Earlier this month, while most people were talking about Iron Man 3’s near-record breaking opening weekend, DCI was working with the folks at the Chattanooga Area Chamber of Commerce on a response to the city’s cameo appearance in the movie. While Chattanooga’s appearance in the movie is brief – about five minutes or so – the movie scene portrays Chattanooga as being a small, backwater, Southern town, and a place where the movie’s main character, ingenious engineer Tony Stark, struggles with slow Internet service.
In reality, Chattanooga is the first American city to offer gig-a-second Internet speeds (1,000 megabits per second), which has been made available to every home and business across a 600-square-mile service area since 2010. It’s also a mid-sized city with a metro population of more than half a million. Given the ironic juxtaposition between the movie Chattanooga and the real Chattanooga, we wanted to set the record straight while having some fun with our outreach to reporters.
Our strategy was simple – write a brief email pitch (two sentences to be exact) that asks moviegoers to keep an eye out for “inaccurate depictions” of Chattanooga, with a couple of fun “Fact vs. Fiction” factoids, then send this message to every major national tech, trade and entertainment reporter.
The result? The pitch went out on Thursday, May 9 and within hours major tech outlets such as Business Insider, PC Magazine, San Francisco Chronicle and CNET picked up the story. That same evening the folks at Atlantic Cities posted an article calling the move a “Genius ‘Iron Man 3’ PR Tie-In of the Day: Chattanooga Wants to Remind You Its Internet is Awesome.” By Friday evening, the story had gone viral with more than 200 media having published, mentioned or shared on social channels a variant of the story, according to Google News, including Forbes.com and Yahoo! Movie Talk blog. A spokesperson from the Chattanooga Area Chamber of Commerce was also invited to write a post on the topic on Wired.com’s “Innovation Insights” blog.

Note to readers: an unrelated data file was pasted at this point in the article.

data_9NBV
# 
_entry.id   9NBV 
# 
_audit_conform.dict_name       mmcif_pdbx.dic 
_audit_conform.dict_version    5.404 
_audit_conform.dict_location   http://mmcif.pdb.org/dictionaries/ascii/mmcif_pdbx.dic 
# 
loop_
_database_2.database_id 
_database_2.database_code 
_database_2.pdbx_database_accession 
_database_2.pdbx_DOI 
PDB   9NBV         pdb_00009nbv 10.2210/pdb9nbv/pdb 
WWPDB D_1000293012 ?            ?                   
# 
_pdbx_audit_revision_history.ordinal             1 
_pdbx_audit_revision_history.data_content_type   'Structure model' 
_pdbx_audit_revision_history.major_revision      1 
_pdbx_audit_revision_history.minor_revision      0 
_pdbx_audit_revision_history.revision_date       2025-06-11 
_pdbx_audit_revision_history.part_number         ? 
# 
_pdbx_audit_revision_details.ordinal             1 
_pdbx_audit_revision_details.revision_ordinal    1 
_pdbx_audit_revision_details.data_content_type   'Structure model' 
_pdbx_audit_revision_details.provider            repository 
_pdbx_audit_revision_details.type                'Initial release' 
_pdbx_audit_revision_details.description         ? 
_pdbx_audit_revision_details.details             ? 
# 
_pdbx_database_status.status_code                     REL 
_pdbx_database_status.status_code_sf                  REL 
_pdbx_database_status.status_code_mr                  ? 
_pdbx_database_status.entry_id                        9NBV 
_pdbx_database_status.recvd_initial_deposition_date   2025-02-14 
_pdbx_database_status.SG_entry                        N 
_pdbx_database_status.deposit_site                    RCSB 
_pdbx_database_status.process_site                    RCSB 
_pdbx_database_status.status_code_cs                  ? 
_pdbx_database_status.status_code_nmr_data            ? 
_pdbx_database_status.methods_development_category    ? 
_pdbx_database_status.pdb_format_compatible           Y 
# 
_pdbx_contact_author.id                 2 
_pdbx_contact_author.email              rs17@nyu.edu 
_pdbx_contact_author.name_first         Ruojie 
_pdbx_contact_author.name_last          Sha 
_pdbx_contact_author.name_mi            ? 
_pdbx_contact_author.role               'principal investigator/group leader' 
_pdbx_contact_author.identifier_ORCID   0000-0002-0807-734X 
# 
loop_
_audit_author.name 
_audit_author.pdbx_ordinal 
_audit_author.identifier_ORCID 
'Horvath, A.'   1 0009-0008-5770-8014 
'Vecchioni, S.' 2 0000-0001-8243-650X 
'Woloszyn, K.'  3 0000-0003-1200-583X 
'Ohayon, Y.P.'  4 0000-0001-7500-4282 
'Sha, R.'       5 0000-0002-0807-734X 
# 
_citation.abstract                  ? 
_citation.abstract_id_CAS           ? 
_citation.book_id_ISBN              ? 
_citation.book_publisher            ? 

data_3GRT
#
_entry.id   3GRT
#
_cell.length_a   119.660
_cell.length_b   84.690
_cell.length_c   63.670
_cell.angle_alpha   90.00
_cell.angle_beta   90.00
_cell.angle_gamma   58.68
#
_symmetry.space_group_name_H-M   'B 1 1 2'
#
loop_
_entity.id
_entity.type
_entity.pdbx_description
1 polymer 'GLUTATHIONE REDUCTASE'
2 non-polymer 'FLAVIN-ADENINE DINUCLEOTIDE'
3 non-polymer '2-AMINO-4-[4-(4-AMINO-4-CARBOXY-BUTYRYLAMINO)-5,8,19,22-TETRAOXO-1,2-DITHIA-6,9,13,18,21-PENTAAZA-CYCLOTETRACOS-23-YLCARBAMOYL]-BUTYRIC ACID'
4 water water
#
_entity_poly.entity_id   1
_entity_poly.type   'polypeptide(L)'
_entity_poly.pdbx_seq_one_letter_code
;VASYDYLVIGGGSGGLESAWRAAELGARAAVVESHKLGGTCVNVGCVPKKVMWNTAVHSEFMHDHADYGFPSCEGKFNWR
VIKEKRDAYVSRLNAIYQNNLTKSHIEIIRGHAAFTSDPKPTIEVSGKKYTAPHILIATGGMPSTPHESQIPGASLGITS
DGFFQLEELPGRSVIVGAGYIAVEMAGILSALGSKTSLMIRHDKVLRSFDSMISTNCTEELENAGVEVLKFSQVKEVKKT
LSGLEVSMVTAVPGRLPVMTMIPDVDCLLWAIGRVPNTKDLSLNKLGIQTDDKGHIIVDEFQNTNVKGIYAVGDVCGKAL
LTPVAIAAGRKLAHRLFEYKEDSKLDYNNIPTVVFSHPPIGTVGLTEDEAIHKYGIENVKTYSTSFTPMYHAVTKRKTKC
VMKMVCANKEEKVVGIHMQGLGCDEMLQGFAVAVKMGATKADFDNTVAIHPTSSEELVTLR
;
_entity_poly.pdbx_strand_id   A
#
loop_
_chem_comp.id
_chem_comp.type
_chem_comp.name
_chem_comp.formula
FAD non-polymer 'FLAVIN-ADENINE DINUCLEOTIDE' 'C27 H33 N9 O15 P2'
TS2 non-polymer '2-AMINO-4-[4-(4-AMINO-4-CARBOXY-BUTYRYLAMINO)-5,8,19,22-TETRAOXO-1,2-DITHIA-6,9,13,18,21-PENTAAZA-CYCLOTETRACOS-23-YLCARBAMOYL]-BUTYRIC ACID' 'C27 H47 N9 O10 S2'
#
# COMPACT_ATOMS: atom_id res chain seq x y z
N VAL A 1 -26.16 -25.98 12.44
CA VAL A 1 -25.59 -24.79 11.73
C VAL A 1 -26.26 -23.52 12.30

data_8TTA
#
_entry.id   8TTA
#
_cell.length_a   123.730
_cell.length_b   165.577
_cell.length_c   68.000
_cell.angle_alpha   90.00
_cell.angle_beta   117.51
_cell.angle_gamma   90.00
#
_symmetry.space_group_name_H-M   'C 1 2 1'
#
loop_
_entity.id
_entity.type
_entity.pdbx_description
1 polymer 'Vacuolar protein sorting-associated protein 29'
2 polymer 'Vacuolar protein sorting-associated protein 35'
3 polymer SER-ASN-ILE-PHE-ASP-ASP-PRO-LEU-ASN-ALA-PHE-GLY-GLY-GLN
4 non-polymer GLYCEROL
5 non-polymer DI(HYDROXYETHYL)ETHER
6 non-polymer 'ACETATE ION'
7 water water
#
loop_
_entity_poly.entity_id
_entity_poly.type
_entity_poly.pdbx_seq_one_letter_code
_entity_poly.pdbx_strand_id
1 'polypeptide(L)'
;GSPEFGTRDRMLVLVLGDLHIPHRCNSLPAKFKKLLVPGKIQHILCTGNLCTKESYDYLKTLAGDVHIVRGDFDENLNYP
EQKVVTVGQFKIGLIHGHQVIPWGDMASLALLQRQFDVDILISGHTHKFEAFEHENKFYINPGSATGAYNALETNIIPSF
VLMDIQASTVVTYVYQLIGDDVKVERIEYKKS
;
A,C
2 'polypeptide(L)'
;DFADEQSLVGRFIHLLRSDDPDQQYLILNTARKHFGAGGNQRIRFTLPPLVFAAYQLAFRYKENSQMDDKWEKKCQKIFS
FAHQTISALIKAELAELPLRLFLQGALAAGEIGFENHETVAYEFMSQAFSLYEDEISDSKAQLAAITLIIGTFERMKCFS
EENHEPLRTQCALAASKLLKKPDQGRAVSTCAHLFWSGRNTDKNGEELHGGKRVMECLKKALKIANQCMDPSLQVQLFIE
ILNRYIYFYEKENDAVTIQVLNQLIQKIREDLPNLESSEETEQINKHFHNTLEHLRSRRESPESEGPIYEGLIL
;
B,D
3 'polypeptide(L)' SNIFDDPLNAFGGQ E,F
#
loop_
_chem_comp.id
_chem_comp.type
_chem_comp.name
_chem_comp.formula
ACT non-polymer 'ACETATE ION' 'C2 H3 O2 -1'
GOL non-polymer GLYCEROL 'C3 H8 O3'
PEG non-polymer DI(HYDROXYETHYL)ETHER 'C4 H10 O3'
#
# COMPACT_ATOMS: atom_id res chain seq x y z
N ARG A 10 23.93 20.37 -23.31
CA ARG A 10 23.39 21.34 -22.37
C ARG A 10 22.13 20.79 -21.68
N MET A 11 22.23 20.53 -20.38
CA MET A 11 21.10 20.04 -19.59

While other economic development organizations might not have a major movie to piggyback on, there are a few key takeaways on what you can do if there’s a misperception about your city being told in the national (or even quite frankly local) limelight.
- Short, Sweet and Fast Is the Way to Go – Reporters are pitched stories continuously every day. If you have a newsworthy bit of information, grab the reporters’ interest using three sentences or less. They are more apt to read it and respond if an email doesn’t overwhelm them right when they open it. In addition, if you have a timely hook, like we had with the movie, it’s best to get the information out as soon as possible. The turnaround of our pitch and when the articles started rolling in was less than three hours.
- Keep it Lighthearted – People in economic development are some of the biggest champions for a community. A downside to this passion though is that when something negative is said about that place in the mainstream media, community representatives can take it personally and become overly defensive. In this instance, we understood that Iron Man 3 is a movie and that scenes and many elements of the movie are meant to be fictional. The approach and tone we took in our pitch wasn’t meant to blast Iron Man. It was more about educating the general public by keeping the tone lighthearted and simple.
- With Stories Like This, Your Pitch Can Become the Story – Attention-grabbing stories like the “Chattanooga vs. Iron Man” headline have very short lead times. Interested media that want to run the story have to jump on it fast, which could mean that they might very well decide to run your pitch, word for word, as the main story. For example Business Insider, PC Magazine, CNET and Atlantic Cities all ran parts or most of the email pitch that was sent.
- Economic Development Stories Can Be Fun – DCI’s favorite takeaway from this experience is that it shows economic development stories can be fun, and don’t always have to be about plant expansions, investment announcements and business incentives (though these stories are of course important to us, our clients and corporate executives with site selection responsibilities). By staying creative, keeping an eye out for mainstream trends and jumping on opportunities to be profiled alongside a major brand or franchise like Iron Man 3, you can help yield quick, fun and positive media results.
Can you think of any other examples where a city, state or region has successfully leveraged tie-ins with major movies or other mainstream brands to garner PR results?